The daily business briefing: September 12, 2023

Charter reaches a deal to end a blackout of Disney channels, Qualcomm extends an agreement to supply Apple, and more

Disney+ goes to Charter
Disney+ goes to Spectrum TV
(Image credit: Chesnot/Getty Images)

1. Charter reaches deal to end Disney blackout

Disney and Charter Communications on Monday reached a deal that will end a blackout of Disney channels, including ESPN and ABC, from the nearly 15 million subscribers to Charter's Spectrum pay-TV service. Under the agreement, Charter will pay higher rates for Disney TV channels in exchange for the ability to provide Disney+ and ESPN+ streaming services to its customers. Ad-supported Disney+ service will be included in Spectrum's popular TV Select video packages, and ESPN+ will be offered to Charter customers paying for extra sports channels. Disney executives acknowledged they had made concessions, but said the higher prices the entertainment giant would get for its channels made them worthwhile.

The Wall Street Journal

2. Qualcomm extends deal to supply Apple

Qualcomm shares surged Monday after the semiconductor maker announced it had reached a deal to supply Apple with 5G chips for "smartphone launches in 2024, 2025 and 2026." Qualcomm's stock rose about 4% Monday afternoon. Apple shares rose 0.4%. The agreement to extend a relationship that had been set to expire at the end of this year comes as Apple faces increased challenges to make iPhones in China and tries to diversify its supply chain. Before the extension, the latest iPhone, due to be released Tuesday, was to be the last one with a Qualcomm modem chip. UBS analysts estimated Qualcomm's 2022 chip sales to Apple at $7.26 billion.

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Bloomberg, Reuters

3. UAW vows to negotiate with automakers '24/7' as strike deadline nears

United Auto Workers President Shawn Fain said Monday the union was "ready to negotiate in Detroit 24/7" before a deadline in four days to avoid a potential strike of 146,000 autoworkers. The UAW gave its demands to the Detroit Three automakers — Chrysler's Stellantis, Ford, and General Motors — seven weeks ago. Stellantis said Monday it planned to make a counteroffer after the UAW presented a revised proposal on Sunday. The union had rejected previous offers from the automakers. The current labor deal ends Sept. 14 at 11:59 p.m. ET. "We are on a good path and remain committed to reaching a tentative agreement without a work stoppage that would negatively impact our employees and our customers," Stellantis told employees in a Monday email.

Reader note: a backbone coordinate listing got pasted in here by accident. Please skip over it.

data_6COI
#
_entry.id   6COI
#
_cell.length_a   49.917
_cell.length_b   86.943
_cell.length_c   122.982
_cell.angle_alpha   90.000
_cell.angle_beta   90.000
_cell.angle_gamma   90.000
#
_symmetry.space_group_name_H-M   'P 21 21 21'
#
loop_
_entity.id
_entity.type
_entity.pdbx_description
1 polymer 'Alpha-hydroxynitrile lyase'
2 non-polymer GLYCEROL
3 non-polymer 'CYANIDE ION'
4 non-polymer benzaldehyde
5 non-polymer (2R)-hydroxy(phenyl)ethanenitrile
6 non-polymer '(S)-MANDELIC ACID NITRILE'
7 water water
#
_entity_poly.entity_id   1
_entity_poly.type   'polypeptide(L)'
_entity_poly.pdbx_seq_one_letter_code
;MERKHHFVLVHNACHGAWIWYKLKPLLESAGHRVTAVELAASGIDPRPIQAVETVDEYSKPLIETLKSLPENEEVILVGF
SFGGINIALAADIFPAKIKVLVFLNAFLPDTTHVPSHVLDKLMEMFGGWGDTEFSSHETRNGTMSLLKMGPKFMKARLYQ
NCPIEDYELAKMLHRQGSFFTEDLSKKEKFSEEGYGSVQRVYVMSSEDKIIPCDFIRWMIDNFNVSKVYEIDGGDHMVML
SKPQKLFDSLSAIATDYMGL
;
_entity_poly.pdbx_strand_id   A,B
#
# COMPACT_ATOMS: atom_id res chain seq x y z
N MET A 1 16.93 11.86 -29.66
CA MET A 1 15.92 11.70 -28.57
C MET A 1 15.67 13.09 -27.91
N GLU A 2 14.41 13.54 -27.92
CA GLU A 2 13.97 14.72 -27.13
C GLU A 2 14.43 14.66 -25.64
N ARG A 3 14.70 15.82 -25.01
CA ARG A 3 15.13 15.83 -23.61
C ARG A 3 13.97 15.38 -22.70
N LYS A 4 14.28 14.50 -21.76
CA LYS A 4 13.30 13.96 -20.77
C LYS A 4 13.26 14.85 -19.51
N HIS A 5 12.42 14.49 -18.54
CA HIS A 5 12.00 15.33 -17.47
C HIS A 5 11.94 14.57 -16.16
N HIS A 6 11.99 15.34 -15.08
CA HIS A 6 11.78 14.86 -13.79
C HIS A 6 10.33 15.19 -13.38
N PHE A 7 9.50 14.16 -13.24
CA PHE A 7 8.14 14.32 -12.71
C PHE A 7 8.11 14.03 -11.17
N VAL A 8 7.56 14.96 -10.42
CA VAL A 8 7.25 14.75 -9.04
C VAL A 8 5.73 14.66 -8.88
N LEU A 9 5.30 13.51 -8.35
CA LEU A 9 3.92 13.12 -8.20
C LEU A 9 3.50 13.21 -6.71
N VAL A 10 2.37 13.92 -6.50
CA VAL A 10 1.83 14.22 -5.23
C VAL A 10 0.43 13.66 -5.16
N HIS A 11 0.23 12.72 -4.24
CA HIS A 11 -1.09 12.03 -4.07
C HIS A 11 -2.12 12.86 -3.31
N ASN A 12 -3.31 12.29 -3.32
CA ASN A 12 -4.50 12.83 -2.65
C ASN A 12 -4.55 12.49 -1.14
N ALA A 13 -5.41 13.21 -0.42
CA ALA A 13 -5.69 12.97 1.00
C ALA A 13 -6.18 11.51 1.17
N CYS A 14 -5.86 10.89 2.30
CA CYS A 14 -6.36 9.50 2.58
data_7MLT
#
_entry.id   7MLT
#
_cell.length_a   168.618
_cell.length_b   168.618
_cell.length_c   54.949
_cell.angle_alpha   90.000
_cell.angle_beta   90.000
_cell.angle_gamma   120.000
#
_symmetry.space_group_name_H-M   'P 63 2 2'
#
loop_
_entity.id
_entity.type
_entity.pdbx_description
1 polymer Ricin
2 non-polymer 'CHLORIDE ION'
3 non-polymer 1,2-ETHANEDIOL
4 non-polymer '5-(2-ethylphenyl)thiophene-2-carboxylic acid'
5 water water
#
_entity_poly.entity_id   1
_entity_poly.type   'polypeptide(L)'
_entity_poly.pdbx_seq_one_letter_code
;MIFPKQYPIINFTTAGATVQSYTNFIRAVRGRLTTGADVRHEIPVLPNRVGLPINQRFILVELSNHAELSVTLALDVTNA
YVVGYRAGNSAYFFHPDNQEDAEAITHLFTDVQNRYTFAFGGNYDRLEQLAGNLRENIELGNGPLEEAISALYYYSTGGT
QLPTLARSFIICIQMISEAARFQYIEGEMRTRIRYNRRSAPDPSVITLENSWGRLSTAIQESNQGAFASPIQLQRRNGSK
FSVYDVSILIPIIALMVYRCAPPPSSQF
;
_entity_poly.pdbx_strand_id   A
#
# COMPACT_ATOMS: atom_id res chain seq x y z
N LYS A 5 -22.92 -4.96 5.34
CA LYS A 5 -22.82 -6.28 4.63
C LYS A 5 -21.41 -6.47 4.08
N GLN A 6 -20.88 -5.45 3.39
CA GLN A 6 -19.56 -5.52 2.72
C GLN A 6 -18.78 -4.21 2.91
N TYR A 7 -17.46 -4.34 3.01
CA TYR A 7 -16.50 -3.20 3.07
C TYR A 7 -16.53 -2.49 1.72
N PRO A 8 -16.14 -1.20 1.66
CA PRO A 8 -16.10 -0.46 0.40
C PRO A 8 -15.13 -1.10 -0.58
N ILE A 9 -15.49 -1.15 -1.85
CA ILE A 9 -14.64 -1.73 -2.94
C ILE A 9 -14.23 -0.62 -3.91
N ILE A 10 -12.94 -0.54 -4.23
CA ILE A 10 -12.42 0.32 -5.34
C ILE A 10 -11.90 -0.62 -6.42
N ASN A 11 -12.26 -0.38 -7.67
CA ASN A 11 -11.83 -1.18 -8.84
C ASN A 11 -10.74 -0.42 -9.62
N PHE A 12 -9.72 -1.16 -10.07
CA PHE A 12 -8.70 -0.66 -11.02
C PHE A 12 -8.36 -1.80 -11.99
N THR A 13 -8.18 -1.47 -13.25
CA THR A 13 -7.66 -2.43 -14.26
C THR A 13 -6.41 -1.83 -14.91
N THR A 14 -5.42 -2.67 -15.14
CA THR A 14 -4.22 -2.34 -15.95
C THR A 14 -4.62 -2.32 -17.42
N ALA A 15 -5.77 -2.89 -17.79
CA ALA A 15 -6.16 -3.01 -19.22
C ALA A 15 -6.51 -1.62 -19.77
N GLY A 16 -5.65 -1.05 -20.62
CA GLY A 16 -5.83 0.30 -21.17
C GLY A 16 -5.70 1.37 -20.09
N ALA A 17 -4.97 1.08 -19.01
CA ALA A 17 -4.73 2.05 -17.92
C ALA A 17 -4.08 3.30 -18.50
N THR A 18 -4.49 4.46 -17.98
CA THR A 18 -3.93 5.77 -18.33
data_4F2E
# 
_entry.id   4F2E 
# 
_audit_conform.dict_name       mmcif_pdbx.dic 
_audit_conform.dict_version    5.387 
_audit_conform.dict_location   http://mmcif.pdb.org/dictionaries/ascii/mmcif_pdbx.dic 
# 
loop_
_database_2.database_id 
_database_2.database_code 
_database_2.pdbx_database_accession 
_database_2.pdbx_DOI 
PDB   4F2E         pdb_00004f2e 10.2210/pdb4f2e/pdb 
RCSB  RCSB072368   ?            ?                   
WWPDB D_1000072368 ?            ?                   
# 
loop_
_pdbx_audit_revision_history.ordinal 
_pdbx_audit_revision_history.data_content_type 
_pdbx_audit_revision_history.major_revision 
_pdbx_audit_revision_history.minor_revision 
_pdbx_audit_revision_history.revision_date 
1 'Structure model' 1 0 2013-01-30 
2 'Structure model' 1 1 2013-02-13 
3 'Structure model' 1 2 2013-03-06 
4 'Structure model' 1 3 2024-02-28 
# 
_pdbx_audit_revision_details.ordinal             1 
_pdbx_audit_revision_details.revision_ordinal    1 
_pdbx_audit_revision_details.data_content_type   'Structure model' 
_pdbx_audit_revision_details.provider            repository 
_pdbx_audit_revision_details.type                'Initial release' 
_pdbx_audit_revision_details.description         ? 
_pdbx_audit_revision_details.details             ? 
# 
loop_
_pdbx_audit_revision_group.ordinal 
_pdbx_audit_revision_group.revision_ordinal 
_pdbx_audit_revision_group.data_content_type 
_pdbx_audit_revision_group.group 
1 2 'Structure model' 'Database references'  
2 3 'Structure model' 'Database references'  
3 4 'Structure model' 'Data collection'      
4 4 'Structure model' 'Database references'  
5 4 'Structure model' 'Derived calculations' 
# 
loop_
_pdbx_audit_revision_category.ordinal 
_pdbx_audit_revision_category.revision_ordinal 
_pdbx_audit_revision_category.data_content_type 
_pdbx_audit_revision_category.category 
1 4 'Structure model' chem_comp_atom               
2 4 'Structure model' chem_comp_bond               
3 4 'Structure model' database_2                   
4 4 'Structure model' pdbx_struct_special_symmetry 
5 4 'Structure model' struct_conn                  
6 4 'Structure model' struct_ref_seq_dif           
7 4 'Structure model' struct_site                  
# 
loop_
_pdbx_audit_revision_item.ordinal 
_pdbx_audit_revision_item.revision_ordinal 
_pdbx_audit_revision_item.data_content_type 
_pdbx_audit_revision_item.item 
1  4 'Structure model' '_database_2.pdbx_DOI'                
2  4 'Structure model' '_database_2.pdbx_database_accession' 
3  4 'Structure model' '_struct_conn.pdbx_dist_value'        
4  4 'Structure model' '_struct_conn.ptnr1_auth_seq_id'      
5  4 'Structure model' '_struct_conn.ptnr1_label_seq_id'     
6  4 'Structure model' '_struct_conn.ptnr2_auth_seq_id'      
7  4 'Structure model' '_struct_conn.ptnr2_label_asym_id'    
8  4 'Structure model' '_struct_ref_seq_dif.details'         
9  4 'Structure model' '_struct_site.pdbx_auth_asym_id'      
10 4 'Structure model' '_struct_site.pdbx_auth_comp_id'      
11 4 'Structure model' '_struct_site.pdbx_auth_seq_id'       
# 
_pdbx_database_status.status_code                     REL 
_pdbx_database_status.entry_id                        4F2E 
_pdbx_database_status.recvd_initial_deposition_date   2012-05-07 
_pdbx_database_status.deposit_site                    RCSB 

4. Stock futures drop slightly after rising Monday

U.S. stock futures slipped early Tuesday following Monday's gains. Futures tied to the Dow Jones Industrial Average, the S&P 500 and the Nasdaq were down 0.2% at 7 a.m. ET. Oracle shares dropped 9% in overnight trading after the database software company reported better-than-expected quarterly earnings but fell short of the revenue expectations from analysts surveyed by LSEG, formerly Refinitiv. The Dow and the S&P 500 rose 0.3% and 0.7%, respectively, on Monday. The tech-heavy Nasdaq jumped 1.1%. Tesla shares surged 10% after a Morgan Stanley upgrade. Investors are awaiting inflation data due later in the week that could offer hints of the Federal Reserve's next move in its effort to fight inflation by raising interest rates.


5. Smucker agrees to buy Hostess in $5.6 billion deal

J.M. Smucker, which sells jellies and Jif peanut butter, agreed Monday to buy Hostess Brands, maker of Twinkies, Ho Hos and Ding Dongs, in a $5.6 billion deal. The acquisition values Hostess at $34.25 per share, roughly 50% above its stock price before talk of the possible takeover surfaced a few weeks ago, according to The New York Times. Smucker CEO Mark Smucker said the purchase would add "an iconic sweet snacking platform" to the company's line of products. Analysts at JPMorgan Chase said the deal, which transfers $900 million in Hostess debt to Smucker, appeared to be better for Hostess than Smucker, given the price tag. Smucker shares fell 7% on Monday.

The New York Times

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Harold Maass

Harold Maass is a contributing editor at He has been writing for The Week since the 2001 launch of the U.S. print edition. Harold has worked for a variety of news outlets, including The Miami Herald, Fox News, and ABC News. For several years, he wrote a daily round-up of financial news for The Week and Yahoo Finance. He lives in North Carolina with his wife and two sons.